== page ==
BA worker held ‘secret meeting’ with associate at Heathrow, terrorism trial told

Terrorism in the UK

A British Airways worker accused of planning a terrorist attack held a “John Le Carré“-style secret meeting with an associate at Heathrow, a court heard.

Courts artist’s impression of British Airways computer expert Rajib Karim, 30, of Newcastle upon Tyne, appearing at City of Westminster Magistrates Photo: PA

2:07PM GMT 16 Feb 2011

Rajib Karim, 31, went to Terminal 5 clutching a copy of a newspaper as instructed in a coded e-mail from a friend in Bangladesh known only as ‘Brett’.

Karim had been given the codename ‘Carl’ and was told to look out for ‘Terry’, a man holding a copy of the Guardian in his left hand and wearing a watch on his right wrist, Woolwich Crown Court.

Karim, who was holding an Independent, met with Terry, real name Yacoub Ali, before flying to Bangladesh to visit family.

The meeting took place in late January or early February 2009, but Karim had been sent detailed instructions the previous November, jurors were told.

The coded message was sent by ‘Brett’, a conduit between Karim and his younger brother Tehzeeb, informing Karim that a ‘brother’ he has never met before is coming to Britain, which is referred to as ‘Brazil’.

Karim has told the court that the messages were encrypted and coded because of fears for the safety of those still in Bangladesh.

He has denied he and his brother were members of the proscribed terror group Jamaat-ul Mujahideen Bangladesh (JMB), but has admitted fund-raising for it and creating a video promoting its work.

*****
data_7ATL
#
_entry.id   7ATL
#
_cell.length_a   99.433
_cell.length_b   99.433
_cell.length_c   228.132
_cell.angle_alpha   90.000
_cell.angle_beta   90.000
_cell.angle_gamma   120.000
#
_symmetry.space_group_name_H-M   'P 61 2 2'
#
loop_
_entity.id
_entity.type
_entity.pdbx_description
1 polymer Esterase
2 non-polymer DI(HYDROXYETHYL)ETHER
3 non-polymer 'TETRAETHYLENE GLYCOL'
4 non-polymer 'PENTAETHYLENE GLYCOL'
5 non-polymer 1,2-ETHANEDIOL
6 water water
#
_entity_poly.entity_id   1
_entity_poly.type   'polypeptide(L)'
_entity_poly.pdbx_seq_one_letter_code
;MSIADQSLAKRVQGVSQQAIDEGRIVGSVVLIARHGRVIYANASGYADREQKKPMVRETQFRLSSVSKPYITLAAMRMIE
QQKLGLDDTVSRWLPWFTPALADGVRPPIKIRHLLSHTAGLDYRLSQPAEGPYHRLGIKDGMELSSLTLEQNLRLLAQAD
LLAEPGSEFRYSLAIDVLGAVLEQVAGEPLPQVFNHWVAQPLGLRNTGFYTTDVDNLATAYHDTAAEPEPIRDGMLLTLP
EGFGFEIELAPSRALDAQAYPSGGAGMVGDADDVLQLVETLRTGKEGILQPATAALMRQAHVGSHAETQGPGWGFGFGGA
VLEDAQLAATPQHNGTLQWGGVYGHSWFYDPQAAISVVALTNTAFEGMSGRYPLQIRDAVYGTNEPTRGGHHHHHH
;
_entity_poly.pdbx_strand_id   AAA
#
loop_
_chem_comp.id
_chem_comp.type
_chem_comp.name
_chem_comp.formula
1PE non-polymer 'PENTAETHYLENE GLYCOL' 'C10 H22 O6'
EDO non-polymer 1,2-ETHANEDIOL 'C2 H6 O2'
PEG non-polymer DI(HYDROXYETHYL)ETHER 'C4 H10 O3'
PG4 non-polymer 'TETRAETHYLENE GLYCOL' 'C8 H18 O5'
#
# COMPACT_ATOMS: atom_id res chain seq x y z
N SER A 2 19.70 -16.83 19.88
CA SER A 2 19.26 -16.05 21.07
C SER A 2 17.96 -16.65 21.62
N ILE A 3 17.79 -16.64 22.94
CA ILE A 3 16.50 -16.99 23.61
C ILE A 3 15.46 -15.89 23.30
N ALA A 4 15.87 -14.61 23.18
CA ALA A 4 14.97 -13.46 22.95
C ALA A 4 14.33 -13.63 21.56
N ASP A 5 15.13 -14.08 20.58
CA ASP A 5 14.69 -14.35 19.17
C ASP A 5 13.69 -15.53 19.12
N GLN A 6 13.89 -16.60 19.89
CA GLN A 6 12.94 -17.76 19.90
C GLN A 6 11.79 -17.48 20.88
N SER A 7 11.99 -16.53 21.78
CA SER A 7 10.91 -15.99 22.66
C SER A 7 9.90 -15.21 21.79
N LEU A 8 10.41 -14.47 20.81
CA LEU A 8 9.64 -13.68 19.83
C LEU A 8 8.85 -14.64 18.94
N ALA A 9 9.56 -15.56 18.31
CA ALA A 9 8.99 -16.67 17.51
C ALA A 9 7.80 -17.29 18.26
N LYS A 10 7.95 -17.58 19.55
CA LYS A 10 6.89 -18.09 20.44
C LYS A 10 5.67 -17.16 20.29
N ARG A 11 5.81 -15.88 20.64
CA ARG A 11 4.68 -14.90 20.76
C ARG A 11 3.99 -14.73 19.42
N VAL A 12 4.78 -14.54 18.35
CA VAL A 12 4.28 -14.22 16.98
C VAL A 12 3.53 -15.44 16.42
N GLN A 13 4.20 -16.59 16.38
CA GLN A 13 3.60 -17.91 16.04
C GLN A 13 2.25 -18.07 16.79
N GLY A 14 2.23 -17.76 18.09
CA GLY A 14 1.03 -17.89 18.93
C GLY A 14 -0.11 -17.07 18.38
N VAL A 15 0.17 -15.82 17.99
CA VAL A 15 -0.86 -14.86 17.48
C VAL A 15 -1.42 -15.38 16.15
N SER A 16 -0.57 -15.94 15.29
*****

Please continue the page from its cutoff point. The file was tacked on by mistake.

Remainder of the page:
Karim’s barrister James Wood QC described the Heathrow meeting as a ‘John Le Carre moment’ referring to the famous spy writer.

In the message entitled ‘Bro has already left for Brazil, ‘Brett’ wrote: ‘He will have a Guardian newspaper in his left hand and a watch on his right wrist. His name is Terry and yours is Carl.

‘You will have an independent newspaper with you. Introduce yourself or ask him if he is Terry or any way you think is appropriate.’

Mr Wood also referred to the incident as the ‘secret flower meeting’.

Karim admitted meeting Ali at terminal five before he flew to Bangladesh.

‘Did he have a copy of the Guardian,’ asked the barrister.

‘He did,’ replied Karim..

‘Did you carry an Independent?’ said Mr Wood.

‘I did,’ said Karim.

Karim, a BA software engineer, is accused of conspiring with radical cleric Anwar al-Awlaki to blow-up a US-bound plane.

The preacher instructed him to take advantage of strike action at the airline to train as cabin crew with the aim of getting a package on board an aircraft, it is said.

Giving evidence Karim has said he would ‘never’ have launched a terror attack in the UK.

He has told the court he was focused on raising money for and spreading the message of JMB and at times felt ‘useless’ while living in Newcastle.

Karim spent two years working on a four-part two and-a-half hour long video on the plight of JMB but admitted there was ‘not much’ impact when it was released in December 2008.

He added: ‘In Islam what we believe is if you put in the effort, whatever happens, if you don’t get the results in this life you will get rewarded and that is what I feel.’

Karim also claimed his brother Tehzeeb was ‘ambitious but not realistic’ about his plans for JMB.

It is alleged Karim led a double life as a quiet family man in front of work colleagues at the Newcastle call centre, while remaining ‘entirely committed to the an extreme jihadist and religious cause’.

He was arrested in February last year after communicating with al-Awlaki for about a month using coded messages sent over the internet.

Karim, from Newcastle, denies four further counts of engaging in conduct in preparation of terrorist acts.

He has pleaded guilty to charges relating to producing a video for a terrorist organisation, fund-raising, and offering himself and encouraging others to volunteer for terrorist operations abroad.

The trial continues.

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